Science says cheat days are actually good for your diet

Leah Cohen


Good news dieters, an occasional doughnut here or there may not be as bad for your diet you as you think.

A new study published in the Journal of Consumer Psychology, found those who plan a cheat day every now and then, are more likely to stick to their diet and lose weight in the long term.

Planned cheat days may help you stick to your diet in the long-term. Photo:

Researchers surveyed 60 students in a simulated diet environment and 30 people dieting in real life.

They found that those who planned in advance to treat themselves to their guilty pleasures had more control over impulses to indulge and were more motivated to keep on track to achieve their long-term goals.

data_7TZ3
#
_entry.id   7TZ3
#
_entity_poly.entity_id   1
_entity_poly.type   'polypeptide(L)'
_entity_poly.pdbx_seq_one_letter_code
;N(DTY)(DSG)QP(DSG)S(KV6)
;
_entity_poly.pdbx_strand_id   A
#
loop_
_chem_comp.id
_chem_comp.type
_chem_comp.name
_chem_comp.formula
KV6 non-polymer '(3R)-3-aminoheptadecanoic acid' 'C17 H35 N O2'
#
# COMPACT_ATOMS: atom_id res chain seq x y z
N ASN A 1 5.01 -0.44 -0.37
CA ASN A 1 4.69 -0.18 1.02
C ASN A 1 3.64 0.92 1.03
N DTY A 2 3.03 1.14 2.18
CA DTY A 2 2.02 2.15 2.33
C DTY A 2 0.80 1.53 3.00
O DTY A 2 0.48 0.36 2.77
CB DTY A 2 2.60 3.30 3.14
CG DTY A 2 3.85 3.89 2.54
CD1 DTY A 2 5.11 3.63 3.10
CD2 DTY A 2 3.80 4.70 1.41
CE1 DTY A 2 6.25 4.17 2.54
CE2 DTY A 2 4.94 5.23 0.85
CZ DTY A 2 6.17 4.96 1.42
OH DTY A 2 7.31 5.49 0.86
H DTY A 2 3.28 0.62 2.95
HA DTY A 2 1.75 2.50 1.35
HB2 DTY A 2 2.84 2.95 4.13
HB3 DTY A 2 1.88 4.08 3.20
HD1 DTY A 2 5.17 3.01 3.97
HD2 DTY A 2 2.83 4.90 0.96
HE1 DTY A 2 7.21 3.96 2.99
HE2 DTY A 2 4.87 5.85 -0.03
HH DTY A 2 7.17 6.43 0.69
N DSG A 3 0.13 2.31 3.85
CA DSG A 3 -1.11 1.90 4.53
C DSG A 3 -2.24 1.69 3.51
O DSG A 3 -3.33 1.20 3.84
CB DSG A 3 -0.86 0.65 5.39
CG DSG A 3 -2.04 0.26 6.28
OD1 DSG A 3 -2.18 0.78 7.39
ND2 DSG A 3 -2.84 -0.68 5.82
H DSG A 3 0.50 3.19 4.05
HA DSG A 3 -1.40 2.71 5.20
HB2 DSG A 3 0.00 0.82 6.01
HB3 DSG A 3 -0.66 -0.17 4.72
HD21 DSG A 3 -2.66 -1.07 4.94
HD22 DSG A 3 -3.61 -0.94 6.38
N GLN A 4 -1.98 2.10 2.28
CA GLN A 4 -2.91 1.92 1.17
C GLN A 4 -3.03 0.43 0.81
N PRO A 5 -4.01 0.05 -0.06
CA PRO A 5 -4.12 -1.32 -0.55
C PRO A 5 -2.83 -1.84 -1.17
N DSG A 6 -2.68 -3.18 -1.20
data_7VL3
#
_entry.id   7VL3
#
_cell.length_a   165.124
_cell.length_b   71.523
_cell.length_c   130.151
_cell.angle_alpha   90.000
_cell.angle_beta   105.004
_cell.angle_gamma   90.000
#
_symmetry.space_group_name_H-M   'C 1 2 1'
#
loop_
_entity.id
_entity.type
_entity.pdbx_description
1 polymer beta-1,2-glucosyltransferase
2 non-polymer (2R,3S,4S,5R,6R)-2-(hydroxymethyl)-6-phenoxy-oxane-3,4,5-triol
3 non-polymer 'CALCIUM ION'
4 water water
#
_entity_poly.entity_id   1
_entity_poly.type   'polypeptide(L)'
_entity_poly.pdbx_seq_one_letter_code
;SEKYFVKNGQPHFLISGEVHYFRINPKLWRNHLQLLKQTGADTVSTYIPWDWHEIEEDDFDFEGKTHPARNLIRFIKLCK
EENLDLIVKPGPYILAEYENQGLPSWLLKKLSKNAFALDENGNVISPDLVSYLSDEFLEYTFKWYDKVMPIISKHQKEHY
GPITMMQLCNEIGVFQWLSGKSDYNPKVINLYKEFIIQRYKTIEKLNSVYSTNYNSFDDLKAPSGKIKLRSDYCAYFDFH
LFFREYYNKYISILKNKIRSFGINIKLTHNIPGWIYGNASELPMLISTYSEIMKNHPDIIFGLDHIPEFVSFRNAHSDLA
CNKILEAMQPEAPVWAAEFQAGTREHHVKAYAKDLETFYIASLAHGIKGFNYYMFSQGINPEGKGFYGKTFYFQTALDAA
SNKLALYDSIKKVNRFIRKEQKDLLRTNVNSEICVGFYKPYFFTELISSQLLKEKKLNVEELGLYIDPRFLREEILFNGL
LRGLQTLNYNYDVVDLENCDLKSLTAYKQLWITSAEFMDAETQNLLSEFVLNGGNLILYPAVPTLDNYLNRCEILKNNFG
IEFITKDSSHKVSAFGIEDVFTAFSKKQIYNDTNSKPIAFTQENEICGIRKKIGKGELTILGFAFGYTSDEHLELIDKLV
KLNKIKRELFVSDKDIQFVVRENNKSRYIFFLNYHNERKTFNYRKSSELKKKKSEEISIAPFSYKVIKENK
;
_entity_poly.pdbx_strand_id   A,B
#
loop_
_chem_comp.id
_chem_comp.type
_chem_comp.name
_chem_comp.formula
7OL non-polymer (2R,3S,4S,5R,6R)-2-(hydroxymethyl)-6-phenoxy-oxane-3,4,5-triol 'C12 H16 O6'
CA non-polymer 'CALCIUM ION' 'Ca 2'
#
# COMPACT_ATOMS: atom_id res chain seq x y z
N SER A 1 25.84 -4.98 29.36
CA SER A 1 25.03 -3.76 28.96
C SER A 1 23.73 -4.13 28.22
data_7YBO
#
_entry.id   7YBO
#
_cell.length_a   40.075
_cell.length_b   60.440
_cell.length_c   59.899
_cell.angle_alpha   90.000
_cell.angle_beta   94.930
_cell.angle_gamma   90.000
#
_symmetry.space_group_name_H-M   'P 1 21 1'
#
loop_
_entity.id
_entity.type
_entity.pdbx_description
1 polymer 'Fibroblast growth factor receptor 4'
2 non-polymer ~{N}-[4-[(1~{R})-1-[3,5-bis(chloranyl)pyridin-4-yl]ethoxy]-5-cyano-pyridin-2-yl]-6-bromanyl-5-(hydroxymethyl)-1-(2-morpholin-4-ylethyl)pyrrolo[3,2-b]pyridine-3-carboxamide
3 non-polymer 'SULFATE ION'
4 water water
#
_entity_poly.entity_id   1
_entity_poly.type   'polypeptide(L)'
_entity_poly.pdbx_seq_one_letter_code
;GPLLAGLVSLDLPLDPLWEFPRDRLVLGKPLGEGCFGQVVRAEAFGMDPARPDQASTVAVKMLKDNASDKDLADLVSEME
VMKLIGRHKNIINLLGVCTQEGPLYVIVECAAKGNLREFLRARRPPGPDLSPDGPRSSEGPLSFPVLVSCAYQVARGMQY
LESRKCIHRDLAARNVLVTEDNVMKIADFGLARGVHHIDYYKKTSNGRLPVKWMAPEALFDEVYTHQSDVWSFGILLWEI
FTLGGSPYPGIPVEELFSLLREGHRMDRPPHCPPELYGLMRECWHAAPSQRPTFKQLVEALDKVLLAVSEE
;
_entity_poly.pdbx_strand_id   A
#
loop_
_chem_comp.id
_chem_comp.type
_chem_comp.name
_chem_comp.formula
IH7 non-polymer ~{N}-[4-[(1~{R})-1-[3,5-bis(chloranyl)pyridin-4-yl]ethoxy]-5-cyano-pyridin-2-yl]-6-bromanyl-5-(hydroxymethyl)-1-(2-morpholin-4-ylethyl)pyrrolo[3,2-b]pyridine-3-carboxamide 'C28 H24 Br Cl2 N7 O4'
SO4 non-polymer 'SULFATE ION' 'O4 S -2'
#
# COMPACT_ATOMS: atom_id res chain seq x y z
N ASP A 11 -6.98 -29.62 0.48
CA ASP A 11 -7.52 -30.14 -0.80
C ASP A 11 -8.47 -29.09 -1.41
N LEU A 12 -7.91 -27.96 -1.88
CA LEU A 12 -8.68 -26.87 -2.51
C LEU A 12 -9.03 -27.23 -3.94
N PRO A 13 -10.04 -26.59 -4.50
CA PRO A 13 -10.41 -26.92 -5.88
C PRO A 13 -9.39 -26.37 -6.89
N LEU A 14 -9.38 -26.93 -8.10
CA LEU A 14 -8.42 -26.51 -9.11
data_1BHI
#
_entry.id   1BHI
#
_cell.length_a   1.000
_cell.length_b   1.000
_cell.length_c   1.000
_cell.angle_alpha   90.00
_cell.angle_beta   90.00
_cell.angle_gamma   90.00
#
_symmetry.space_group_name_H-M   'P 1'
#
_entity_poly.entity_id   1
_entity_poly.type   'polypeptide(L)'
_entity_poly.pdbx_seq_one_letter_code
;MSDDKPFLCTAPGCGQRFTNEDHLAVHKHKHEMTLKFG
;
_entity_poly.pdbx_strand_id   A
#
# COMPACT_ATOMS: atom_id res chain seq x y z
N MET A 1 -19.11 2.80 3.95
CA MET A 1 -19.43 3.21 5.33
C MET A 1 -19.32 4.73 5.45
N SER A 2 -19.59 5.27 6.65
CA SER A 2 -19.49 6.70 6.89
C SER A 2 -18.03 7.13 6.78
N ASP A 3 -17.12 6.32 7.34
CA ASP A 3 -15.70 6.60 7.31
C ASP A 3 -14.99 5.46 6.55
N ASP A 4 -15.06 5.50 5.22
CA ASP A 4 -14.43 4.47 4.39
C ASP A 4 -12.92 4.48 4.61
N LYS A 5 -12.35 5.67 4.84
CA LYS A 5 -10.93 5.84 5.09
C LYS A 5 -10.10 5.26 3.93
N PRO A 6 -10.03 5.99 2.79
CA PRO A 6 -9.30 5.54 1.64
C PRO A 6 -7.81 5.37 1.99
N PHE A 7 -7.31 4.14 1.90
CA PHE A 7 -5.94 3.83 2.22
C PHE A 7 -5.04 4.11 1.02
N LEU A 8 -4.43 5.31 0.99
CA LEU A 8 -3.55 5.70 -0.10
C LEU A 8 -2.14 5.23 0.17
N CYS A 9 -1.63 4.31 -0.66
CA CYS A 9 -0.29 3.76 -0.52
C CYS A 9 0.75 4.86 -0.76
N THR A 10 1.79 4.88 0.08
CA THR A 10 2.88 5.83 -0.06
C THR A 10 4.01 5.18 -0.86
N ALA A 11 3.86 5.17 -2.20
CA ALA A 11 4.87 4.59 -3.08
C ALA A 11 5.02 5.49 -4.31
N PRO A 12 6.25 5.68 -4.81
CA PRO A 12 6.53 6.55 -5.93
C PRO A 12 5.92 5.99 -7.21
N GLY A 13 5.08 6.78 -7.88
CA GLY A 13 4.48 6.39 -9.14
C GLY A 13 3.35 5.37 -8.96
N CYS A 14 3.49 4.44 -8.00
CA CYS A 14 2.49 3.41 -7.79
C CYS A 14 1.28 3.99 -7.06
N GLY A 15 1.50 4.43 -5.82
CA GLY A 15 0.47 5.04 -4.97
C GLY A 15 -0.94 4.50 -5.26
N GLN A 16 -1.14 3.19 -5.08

RELATED: New Study Says Chocolate Is Good For You
RELATED: Study Claims Only Two Diets In The World Actually Work

Basically, you needn’t feel guilty for biting into your birthday cake, nibbling on some hot chips or chowing down on a juicy burger as it “may be beneficial for long-term goal-success to occasionally be bad, as long it is planned,” the study revealed.

What is life anyway without the occasional treat day?